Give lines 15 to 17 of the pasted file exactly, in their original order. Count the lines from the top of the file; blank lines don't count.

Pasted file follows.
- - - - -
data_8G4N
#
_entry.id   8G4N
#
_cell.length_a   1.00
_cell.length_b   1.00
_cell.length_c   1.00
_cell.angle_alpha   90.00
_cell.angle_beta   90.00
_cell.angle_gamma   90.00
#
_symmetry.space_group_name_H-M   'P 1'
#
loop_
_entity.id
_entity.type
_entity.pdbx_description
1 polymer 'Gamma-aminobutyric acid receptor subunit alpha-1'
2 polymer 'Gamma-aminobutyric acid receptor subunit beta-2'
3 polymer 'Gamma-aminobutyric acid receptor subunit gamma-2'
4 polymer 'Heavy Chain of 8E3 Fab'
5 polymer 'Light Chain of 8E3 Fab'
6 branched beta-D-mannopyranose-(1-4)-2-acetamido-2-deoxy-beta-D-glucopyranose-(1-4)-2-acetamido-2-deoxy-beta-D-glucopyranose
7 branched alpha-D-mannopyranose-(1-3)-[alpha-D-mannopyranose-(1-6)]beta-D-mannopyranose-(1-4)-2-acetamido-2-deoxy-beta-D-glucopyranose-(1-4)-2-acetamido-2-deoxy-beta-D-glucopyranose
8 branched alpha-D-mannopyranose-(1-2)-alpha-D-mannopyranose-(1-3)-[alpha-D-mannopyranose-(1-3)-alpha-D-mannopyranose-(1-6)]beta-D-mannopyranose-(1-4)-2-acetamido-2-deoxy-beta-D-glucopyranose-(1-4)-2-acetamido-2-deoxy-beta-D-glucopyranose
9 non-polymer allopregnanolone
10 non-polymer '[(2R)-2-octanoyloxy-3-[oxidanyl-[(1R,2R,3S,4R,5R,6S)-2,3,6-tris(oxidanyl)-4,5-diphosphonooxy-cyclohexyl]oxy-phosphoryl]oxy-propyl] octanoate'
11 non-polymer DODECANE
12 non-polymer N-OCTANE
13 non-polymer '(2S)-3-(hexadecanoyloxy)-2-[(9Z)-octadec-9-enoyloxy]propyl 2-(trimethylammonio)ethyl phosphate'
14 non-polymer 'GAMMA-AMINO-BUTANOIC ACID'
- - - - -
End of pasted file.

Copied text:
_entity.id
_entity.type
_entity.pdbx_description